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  • Internal wire type

    Does it matter if you use stranded or solid core wire in a 5e3 build? I prefer solid as itís easier to work with and have a bunch of 18,20 and 22 gauge. I may not have enough 18 solid though.

    Do I use 20 everywhere except the power delivery to the tubes and ground where 18 is used?

    The writing on the wires, even the 22, exceeds my needs.

    Can you use solid 18 gauge for the whole amp?


    Thanks!

  • #2
    Many people prefer solid over stranded core wire because solid wire tends to stay where you put it when you bend it. At audio frequencies it doesn't matter which you decide to use.

    wire gauge will depend on the amount of current being drawn through the wires. 22 ga is fine for the signal path through the preamp. anything larger would be fine as well, though large wires get hard to solder onto small terminals like those on noval sockets.

    to determine what gauge of wire you need to wire the heaters you need to look at the current rating of the tubes' heaters and compare the total load to the ampacity rating of the wire being used for the heater supply. what to use would depend on how you wire the heaters. if you daisy chain all of the tubes on a single supply line then you're going to need to use heavier wire than if you sent individual wires to each tube.
    "Stand back, I'm holding a calculator." - chinrest

    "I happen to have an original 1955 Stratocaster! The neck and body have been replaced with top quality Warmoth parts, I upgraded the hardware and put in custom, hand wound pickups. It's fabulous. There's nothing like that vintage tone or owning an original." - Chuck H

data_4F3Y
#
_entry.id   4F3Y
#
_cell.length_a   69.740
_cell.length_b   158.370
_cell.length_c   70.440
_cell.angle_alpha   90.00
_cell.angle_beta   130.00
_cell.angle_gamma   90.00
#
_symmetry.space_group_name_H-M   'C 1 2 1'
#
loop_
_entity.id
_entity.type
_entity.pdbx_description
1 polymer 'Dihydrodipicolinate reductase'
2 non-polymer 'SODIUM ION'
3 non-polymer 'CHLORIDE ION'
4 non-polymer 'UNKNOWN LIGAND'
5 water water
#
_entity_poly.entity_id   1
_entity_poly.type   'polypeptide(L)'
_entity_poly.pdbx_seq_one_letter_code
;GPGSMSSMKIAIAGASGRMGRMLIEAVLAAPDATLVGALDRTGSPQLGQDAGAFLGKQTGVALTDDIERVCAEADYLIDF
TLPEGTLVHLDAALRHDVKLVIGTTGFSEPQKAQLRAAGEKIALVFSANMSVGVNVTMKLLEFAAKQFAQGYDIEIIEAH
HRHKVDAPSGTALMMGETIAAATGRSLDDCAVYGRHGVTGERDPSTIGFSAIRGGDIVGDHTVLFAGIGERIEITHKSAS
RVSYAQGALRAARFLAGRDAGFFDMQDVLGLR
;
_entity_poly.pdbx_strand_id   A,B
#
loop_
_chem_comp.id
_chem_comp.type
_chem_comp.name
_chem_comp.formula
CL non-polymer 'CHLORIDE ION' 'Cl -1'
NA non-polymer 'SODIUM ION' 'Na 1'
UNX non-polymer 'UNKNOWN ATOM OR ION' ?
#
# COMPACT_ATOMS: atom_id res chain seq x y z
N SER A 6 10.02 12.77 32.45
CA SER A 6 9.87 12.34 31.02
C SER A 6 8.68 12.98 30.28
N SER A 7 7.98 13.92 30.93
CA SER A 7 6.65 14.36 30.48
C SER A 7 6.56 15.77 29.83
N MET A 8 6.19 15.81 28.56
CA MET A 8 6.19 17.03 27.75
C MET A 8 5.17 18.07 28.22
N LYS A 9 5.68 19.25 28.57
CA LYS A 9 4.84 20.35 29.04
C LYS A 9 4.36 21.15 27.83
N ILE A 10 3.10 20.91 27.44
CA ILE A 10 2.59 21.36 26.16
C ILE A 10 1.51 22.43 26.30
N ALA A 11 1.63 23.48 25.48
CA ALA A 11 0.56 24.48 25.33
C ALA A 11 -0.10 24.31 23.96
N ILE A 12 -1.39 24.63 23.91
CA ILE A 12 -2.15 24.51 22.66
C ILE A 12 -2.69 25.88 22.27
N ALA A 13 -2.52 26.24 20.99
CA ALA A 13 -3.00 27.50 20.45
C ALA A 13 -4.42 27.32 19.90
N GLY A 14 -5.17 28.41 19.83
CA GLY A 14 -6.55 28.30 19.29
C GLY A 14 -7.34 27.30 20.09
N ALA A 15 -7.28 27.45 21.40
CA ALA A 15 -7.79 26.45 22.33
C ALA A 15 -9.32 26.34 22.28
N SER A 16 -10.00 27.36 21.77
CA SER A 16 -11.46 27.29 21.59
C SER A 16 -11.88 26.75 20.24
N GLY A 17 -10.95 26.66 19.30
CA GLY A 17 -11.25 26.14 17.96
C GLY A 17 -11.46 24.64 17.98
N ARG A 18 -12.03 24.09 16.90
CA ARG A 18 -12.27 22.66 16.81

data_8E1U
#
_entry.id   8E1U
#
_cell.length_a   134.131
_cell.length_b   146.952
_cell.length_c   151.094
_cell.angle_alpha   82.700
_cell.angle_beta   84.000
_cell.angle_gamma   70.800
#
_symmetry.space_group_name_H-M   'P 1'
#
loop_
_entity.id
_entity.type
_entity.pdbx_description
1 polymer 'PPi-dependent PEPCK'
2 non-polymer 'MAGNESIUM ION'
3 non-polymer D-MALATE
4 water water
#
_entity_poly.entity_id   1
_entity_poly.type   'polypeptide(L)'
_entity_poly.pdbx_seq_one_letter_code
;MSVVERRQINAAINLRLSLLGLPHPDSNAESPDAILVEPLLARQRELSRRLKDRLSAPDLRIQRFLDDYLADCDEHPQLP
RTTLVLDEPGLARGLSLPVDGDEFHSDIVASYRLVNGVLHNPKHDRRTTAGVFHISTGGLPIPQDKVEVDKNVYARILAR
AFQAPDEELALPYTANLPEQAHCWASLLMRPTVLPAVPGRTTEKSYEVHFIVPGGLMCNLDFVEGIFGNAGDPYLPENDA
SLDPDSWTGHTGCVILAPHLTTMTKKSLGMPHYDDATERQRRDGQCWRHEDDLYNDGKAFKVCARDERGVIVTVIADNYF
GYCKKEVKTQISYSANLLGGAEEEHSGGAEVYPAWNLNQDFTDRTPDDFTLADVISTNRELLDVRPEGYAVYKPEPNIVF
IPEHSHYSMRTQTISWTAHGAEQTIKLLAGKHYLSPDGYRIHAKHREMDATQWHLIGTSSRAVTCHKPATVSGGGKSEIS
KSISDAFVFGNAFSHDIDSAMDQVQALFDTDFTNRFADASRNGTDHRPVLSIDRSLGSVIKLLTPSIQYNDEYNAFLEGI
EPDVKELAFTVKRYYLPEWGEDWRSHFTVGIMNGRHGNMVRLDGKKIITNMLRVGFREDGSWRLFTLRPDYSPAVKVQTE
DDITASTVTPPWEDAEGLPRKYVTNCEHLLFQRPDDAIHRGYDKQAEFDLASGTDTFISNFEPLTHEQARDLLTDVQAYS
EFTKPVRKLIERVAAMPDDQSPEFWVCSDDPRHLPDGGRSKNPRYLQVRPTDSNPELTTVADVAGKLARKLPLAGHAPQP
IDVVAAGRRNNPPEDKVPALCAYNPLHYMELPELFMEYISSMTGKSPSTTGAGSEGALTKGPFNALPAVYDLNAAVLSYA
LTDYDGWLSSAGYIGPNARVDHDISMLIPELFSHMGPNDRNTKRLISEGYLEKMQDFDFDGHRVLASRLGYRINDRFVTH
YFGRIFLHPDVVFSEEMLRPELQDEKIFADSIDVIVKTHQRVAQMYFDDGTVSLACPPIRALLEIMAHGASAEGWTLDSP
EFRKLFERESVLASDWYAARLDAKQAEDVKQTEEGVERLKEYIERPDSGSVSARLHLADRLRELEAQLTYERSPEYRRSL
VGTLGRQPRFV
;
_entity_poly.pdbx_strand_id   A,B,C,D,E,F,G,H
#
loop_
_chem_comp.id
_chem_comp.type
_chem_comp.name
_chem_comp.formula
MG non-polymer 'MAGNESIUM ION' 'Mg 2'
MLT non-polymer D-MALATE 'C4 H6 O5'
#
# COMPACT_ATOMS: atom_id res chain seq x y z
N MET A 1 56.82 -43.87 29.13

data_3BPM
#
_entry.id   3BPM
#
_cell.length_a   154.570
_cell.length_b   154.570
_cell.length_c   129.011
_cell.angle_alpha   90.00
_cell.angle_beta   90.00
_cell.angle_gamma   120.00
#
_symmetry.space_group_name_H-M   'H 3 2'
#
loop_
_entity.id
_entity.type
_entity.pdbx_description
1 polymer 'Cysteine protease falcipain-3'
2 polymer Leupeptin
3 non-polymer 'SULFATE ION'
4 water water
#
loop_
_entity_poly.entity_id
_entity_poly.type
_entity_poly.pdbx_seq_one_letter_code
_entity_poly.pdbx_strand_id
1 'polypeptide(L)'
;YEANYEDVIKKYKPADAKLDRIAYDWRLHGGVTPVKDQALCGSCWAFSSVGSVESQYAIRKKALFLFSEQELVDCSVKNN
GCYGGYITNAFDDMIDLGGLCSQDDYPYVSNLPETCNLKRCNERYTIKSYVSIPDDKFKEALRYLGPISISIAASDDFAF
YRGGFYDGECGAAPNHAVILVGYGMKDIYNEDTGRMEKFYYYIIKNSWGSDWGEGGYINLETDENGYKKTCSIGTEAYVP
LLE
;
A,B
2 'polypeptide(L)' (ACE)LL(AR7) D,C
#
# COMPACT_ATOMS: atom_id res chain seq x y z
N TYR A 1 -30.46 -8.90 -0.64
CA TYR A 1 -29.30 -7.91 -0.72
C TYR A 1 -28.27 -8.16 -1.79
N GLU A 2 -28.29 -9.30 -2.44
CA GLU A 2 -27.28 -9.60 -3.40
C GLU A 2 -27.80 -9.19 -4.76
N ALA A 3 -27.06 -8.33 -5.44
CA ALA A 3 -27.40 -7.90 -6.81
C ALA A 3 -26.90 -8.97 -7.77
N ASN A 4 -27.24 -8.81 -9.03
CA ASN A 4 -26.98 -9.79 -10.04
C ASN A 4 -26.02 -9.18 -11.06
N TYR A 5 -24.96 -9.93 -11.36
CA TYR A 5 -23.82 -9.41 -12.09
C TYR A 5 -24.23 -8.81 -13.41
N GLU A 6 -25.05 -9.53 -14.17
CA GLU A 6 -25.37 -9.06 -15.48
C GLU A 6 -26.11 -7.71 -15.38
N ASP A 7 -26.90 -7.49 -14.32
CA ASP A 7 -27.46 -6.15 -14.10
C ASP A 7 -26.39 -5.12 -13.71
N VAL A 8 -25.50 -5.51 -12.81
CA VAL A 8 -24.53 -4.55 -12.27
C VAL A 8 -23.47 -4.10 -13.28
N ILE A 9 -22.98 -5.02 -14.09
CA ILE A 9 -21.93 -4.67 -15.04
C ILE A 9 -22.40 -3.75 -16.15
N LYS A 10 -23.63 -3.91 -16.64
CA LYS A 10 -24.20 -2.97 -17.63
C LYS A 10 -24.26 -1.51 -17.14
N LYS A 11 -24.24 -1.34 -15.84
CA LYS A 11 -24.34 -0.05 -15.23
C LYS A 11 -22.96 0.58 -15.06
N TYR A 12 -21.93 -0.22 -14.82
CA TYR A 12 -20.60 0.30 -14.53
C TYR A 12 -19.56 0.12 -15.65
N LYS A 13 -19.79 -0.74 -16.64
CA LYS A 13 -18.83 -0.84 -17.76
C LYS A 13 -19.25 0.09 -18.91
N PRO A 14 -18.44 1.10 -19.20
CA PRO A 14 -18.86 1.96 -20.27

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    • #3
      Thank you! Even with a magnifying lens I struggle to read the 22, but the others say 1,000 Volts. Can that be correct? The solid 18 I have are fragments from a transformer so Iíll look for more.

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      • #4
        1000V ratings on the wires would not be uncommon. Your run of the mill PVC hook up wire typically has a 600V rating.
        "Stand back, I'm holding a calculator." - chinrest

        "I happen to have an original 1955 Stratocaster! The neck and body have been replaced with top quality Warmoth parts, I upgraded the hardware and put in custom, hand wound pickups. It's fabulous. There's nothing like that vintage tone or owning an original." - Chuck H

        Comment


        • #5
          Originally posted by GunbarrelCustom View Post
          Does it matter if you use stranded or solid core wire in a 5e3 build? I prefer solid as itís easier to work with and have a bunch of 18,20 and 22 gauge. I may not have enough 18 solid though.

          Do I use 20 everywhere except the power delivery to the tubes and ground where 18 is used?

          The writing on the wires, even the 22, exceeds my needs.

          Can you use solid 18 gauge for the whole amp?

          Thanks!
          Yes, you could use solid 18AWG for the whole amp. But I wouldn't recommend it for a very practical reason. Solid 18AWG wire is stiff hookup wire and becomes even more stiff after soldering. This really only becomes a problem if and when you need to unsolder and resolder terminal connections and adjust wire runs. This stresses the solder terminals and boards and they can break. Which means, if your building amps, it can be a problem and probably will.
          Moving on to common hookup wire types and voltage ratings - Most vintage type cloth covered hookup wire I've seen has a nominal 1000V rating. Personally, I don't really like working with it. Just a personal taste thing. The most common PVC hookup wire I usually see is type UL1007 rated for 300V, not 600V(with all do respect to Bob. But, maybe that depends on whatever local retailers stock.) There are many different industry standards for Mil-type and UL designations. But for common PVC hookup wire, you can look for type "UL1015" which has a nominal 600V/105ļC rating, and Mil-type "Mil-W-76" which has a nominal 1000V/80ļC